DOK Leipzig 29. Oktober – 4. November 2018
61. Internationales Leipziger Festival für Dokumentar- und Animationsfilm
DOK Leipzig 29 October – 4 November 2018
61st International Leipzig Festival for Documentary and Animated Film
Inhalt Navigation "Barrierefreie Angebote" switch to english language Umschalten auf deutsche Sprache get more informations about our accessibility offer



Kids DOK

You can find the programme in our Filmfinder, too.

There, you can also buy tickets online.

For several years now DOK Leipzig has been steadily expanding its programme sector for children and adolescents. The curated, tailor-made programmes being offered in 2016 will be no exception. They are presented appropriate to age, including live translations into German and film talks co-ordinated to match the target group – some using DOK children moderators. Whereas the weekday showings at the festival are offered for kindergartens and schools, the screenings on the festival weekend are mainly directed towards families.


Kids DOK

DOK Leipzig puts together programmes for children starting at 3 years old up to primary-school age under this label.

Arranged in two compilations for kids aged 3 and older and 6 and older, respectively, Anima for Kids traditionally offers intelligent and funny animated films beyond the mass merchandise provided by Disney and cartoons. The transcending theme this year is friendship and standing by one another, whereby the subject matter is also about dealing with the unfamiliar, as in “Moroshka” by Polina Minchenok and “Lachek, I am Mean” by Fateme Gosheh – the story of a little migrant girl in Sweden and her veil – or “Going Home to Indonesia” by Dessy Bambang. Meike Fehre playfully makes the East and West German past the theme of discussion while celebrating a world premiere in Leipzig with “Giant Sweet & Chocolate Marshmallows” (“Riesenkamell und Schokokuss”).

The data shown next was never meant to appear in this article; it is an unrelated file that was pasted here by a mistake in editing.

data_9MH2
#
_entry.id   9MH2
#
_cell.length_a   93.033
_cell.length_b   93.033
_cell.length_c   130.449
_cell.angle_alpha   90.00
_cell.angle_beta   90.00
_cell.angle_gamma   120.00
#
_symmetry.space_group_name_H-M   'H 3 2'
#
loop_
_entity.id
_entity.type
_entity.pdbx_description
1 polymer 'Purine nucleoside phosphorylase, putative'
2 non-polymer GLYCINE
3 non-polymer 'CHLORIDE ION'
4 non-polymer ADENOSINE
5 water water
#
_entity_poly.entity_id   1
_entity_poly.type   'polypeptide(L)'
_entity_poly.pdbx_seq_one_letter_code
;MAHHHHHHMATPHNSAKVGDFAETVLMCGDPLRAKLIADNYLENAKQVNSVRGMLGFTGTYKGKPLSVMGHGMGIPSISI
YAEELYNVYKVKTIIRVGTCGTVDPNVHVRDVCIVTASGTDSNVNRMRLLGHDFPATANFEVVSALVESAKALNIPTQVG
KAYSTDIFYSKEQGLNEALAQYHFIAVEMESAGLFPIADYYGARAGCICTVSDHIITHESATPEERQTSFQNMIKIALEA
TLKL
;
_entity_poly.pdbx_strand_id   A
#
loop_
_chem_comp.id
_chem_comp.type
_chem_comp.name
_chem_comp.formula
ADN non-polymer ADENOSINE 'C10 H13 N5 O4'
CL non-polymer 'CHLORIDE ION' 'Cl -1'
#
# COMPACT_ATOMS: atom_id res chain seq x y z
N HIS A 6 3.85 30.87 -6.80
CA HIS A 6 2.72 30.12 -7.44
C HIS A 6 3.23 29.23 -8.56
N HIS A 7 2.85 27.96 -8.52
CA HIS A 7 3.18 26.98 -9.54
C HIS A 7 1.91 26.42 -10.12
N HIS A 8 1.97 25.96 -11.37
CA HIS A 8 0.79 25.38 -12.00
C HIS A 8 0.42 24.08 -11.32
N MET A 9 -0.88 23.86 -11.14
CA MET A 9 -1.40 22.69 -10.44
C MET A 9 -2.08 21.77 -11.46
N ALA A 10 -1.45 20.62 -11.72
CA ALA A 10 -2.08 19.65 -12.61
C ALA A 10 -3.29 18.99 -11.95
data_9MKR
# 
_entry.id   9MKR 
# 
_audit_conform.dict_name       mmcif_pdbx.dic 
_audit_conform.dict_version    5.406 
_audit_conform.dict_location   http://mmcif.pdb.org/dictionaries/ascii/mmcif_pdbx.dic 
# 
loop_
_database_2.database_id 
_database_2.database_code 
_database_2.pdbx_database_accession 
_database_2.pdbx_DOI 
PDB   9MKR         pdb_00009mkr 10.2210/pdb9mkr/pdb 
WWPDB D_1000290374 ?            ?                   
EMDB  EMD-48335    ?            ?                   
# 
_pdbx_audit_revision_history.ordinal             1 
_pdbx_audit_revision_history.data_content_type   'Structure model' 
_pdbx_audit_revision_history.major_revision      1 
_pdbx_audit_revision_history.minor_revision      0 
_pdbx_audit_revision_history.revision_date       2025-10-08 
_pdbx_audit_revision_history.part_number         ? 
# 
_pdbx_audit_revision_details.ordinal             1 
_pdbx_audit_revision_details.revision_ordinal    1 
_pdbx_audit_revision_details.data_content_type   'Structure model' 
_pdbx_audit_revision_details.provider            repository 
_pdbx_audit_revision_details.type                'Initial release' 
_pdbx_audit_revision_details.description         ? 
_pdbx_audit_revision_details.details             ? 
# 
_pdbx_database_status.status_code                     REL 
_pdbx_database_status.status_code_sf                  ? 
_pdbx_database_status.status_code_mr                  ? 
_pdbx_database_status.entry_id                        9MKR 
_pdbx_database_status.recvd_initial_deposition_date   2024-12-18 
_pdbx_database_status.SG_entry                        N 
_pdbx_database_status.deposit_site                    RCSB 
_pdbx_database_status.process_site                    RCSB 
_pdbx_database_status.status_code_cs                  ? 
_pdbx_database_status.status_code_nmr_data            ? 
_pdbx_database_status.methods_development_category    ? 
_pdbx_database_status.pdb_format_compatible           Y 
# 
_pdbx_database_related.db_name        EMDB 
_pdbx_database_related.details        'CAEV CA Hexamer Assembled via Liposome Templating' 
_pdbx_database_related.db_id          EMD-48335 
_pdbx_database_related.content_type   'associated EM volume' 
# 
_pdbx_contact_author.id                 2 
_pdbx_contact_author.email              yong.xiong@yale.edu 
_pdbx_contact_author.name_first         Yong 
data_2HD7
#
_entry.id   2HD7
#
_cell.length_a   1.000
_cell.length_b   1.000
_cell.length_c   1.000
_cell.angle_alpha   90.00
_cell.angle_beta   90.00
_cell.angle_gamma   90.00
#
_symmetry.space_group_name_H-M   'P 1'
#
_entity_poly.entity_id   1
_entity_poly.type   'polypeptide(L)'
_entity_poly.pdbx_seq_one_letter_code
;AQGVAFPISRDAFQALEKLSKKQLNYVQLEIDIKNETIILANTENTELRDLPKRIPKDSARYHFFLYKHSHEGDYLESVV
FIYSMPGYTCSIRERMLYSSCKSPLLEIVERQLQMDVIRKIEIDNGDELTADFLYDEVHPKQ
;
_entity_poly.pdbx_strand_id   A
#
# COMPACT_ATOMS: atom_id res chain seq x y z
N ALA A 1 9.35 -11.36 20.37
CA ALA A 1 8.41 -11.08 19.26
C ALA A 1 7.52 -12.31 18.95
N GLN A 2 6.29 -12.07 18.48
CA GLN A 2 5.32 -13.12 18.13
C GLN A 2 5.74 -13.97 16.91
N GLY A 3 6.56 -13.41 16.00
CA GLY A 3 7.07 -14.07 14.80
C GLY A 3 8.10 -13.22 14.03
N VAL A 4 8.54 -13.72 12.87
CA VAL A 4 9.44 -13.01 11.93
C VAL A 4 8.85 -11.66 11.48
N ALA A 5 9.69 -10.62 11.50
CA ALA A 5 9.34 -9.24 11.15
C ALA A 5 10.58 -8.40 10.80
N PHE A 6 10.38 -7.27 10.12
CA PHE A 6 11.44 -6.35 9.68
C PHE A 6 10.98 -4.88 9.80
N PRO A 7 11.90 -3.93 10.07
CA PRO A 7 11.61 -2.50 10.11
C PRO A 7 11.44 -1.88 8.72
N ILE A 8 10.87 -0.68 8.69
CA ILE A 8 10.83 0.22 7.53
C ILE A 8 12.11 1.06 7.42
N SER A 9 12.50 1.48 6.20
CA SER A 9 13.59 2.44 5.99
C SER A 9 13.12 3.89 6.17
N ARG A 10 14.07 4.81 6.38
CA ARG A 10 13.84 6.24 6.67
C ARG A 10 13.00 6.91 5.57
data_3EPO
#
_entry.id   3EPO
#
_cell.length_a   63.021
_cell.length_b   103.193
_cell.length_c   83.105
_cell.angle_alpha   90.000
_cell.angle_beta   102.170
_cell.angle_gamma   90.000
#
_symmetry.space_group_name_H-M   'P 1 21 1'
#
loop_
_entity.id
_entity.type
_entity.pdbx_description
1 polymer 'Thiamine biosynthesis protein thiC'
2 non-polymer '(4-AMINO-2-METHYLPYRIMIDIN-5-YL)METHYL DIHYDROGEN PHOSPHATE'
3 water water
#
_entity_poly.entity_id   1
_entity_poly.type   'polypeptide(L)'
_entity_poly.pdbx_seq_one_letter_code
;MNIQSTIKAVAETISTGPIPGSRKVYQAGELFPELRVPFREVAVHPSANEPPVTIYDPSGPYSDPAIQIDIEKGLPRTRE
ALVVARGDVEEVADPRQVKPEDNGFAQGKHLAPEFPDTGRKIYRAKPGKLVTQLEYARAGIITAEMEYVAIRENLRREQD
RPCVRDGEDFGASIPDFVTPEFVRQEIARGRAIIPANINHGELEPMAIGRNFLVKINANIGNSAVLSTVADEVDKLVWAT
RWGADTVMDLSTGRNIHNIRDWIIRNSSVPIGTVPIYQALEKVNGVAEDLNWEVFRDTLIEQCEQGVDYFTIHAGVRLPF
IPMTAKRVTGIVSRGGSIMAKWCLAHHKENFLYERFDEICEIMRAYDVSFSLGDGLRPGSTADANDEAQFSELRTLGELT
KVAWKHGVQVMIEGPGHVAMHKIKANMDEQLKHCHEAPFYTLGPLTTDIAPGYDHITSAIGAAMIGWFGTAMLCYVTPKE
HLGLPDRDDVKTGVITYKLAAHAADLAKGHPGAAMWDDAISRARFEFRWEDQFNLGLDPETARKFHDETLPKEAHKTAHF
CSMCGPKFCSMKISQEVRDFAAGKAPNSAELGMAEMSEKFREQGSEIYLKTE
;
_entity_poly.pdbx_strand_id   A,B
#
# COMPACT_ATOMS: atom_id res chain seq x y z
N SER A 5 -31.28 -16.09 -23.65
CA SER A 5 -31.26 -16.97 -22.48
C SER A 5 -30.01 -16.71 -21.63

Giant Sweet & Chocolate Marshmallows (2016); Regie: Meike Fehre

Mixed programmes including documentary and animated films address children aged 10 and older and 12 and older. They revolve around how children and adolescents in different countries – and under different conditions – try to make their dreams come true. Among them are a young street musician in Zimbabwe (“You Can’t Hide from the Truth” by A.a.V. Amasi) along with the Polish boy with Down syndrome in “Daniel” (by Anastazja Dąbrowska), or young Ciera, an up-and-coming Country Music star, in a world premiere by André Hörmann (“Ciera‘s Song”). Not to mention the residents of Thomashuis, a project for assisted living, who dream just as much of fame and stardom in Marinka de Jongh’s “Full of Dreams”.


For the first time, a film from the children’s programme is simultaneously nominated for the International Competition Short Documentary and Animated Film: Elin Grimstad’s animated confrontation with death in “Eternal Hunting Grounds” convinced the Selection Committee due to an artistic mastery that equally appeals to both children and adults.


Full of Dreams (2016); Regie: Marinka de Jongh

School showings

In addition to the programmes curated for children, films from the Official Selection are being offered at separate screenings for children and/or adolescents. School showings take place daily from Tuesday to Friday at 10 a.m. A showing including specially prepared educational material is taking place for “Brother Jakob “ (“Bruder Jakob”), a film that accompanies a young German who has converted to Islam on his quest for meaning and subsequent radicalisation.


Young Eyes Competition

In the Young Eyes Competition, a young jury mentored in co-operation with the film school association Filmschule Leipzig e.V. decides on the film project best suited for a young audience. Films for this target group are additionally labelled “U18” (under 18). Their thematic content ranges from first love to life in a distant land and on to growing up with deaf parents and confronting the past via smartphone.